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White Washing the NAEP


Shobita Punja

NON-FORMAL EDUCATION AND THE NAEP
Edited by A.N. Shah  and Susheela Bhan
Oxford University Press, New Delhi, 1980, pp. 245, Rs. 65.00

VOLUME V NUMBER 3 November/December 1980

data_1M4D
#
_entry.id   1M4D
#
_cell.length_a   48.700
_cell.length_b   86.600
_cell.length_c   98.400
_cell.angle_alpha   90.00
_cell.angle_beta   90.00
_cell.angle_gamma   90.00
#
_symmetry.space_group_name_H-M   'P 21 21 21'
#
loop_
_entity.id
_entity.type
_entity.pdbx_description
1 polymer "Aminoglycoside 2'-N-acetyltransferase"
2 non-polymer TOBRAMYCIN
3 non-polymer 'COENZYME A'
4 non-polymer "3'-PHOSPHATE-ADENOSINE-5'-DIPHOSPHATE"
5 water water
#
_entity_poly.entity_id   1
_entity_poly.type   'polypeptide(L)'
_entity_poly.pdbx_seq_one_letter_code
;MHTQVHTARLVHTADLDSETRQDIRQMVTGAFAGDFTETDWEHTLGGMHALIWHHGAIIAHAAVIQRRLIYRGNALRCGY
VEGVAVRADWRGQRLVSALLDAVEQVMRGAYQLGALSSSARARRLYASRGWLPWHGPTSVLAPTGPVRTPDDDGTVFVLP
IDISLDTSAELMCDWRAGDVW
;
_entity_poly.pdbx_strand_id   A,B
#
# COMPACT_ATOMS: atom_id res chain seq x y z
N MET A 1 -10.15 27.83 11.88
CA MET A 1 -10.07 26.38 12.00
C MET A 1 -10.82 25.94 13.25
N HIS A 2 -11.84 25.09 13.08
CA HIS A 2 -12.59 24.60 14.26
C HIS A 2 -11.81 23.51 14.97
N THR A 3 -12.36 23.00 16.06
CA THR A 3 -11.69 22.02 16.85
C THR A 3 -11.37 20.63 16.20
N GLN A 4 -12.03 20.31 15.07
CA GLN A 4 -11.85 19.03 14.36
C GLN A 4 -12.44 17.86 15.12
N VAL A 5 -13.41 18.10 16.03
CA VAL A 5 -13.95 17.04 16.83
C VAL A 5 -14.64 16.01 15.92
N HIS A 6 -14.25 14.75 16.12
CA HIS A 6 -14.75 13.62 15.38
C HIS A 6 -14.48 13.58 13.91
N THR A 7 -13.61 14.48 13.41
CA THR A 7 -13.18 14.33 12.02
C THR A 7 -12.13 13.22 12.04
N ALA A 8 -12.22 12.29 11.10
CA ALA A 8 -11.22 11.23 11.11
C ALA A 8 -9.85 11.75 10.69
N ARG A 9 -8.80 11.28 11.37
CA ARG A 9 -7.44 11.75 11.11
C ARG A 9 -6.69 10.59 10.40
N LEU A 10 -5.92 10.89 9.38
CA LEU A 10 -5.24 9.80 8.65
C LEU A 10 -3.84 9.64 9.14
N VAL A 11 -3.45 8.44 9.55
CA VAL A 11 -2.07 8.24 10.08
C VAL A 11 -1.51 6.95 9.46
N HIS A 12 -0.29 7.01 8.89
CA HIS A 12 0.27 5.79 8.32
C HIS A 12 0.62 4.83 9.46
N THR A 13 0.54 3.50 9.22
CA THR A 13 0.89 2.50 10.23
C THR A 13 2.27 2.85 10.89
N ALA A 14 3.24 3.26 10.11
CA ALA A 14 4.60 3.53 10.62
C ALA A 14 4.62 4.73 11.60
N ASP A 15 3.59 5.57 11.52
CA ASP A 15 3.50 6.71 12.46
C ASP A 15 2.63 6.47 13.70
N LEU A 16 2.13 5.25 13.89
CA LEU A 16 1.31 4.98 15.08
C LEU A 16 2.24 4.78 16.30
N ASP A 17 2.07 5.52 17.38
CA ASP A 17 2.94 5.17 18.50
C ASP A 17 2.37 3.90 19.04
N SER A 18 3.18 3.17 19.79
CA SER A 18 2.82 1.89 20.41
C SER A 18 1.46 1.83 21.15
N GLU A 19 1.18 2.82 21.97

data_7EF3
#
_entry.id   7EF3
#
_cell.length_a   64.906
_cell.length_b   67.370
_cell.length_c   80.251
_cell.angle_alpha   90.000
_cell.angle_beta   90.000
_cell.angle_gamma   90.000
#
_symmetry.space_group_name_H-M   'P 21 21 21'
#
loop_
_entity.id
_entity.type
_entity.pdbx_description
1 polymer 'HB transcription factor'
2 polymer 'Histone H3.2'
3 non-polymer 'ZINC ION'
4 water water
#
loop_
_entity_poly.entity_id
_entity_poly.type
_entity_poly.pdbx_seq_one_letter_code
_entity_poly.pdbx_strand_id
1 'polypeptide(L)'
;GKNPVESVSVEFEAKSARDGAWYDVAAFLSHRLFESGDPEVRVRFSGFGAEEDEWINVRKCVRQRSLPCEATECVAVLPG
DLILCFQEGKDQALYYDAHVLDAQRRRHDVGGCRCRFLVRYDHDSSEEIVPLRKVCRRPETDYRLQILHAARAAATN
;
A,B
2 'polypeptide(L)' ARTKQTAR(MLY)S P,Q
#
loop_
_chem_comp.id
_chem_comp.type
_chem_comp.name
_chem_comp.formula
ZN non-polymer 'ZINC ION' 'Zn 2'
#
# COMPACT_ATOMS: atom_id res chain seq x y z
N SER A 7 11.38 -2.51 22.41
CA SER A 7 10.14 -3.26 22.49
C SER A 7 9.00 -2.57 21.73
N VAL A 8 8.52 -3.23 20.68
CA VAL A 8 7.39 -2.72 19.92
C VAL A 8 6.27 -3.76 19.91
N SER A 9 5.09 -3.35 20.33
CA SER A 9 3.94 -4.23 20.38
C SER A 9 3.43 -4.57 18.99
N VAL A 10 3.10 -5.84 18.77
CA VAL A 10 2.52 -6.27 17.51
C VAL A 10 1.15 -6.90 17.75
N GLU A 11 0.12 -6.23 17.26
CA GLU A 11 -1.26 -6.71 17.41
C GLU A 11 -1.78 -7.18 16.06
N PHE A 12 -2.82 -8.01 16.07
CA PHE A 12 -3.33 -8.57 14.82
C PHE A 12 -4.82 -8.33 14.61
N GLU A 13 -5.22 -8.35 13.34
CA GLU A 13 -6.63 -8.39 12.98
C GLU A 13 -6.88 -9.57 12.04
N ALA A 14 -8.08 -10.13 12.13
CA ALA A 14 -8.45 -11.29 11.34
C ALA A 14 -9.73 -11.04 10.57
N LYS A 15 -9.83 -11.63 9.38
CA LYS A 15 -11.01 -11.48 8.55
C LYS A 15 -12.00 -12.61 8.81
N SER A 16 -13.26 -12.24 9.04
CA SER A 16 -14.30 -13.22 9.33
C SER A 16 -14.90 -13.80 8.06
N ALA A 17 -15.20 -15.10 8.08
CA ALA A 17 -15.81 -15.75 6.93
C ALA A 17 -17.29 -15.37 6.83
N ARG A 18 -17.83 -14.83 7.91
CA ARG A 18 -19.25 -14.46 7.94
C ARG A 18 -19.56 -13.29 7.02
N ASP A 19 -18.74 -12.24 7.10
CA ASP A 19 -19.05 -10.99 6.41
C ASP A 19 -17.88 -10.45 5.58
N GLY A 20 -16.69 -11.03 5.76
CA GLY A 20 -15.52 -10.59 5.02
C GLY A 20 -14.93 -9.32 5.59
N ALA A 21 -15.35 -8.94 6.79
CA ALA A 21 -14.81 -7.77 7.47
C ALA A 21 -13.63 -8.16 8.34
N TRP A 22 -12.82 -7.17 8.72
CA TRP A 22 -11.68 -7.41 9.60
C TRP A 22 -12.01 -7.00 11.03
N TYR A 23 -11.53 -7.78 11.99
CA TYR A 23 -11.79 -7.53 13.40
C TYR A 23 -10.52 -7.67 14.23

The articles in this book are written by various authors who deal with nume­rous aspects of the Government National Adult Education Programme of 1978. The book reads as though a group of people are discussing the means of trans­porting a doctor, some suggest that the doctor should be brought by road or by air and yet others are talking of the financial implications. Little is said about the nature of the illness of the patient or the treatment that is required. One wonders what reactions the 'patient' (in this case the adult illiterates) would have if they heard what was being said in this book! In recent years numerous books and articles have appeared on the subject of education, process and procedure and government policies. This kind of litera­ture derives much of its inspiration from publications of UNESCO and such agencies. Characteristic of this type of literature is a style that tends to be semi­-academic in presentation, with a verbo­sity that overshadows many practical issues so that no particular political stance is discernable. The relationship of education, politics and culture is of paramount importance. The politics of education determines the approach and methodology of initiating the educational process, of what will be included or excluded in the content of education and the motivation of the learner that is required. Most of the articles discuss the non-­formal method of education and the need to link it with aspects of economic deve­lopment. D.P. Patanayak's article on "linguistic issues and teaching-learning material" raises an important issue on the approach to educating adults in this country. He suggests that given the diversity of languages in India, any literary programme has to take cognizance of this fact and adapt programmes that are region and language dialect specific so that the education rendered becomes meaningful. If his suggestion can be placed in a wider context it would appear that any educational programme that it aimed at being relevant has to be diverse in approach and content to accommodate the variety of geo-cultural patterns and life styles of the learners. It appears then that no uniformity or mass approach in the educational process is possible, an idea that is interesting but one that has not been taken up in this book by' any other author. In the same light B.G. Verghese's article on the use of mass media for ...


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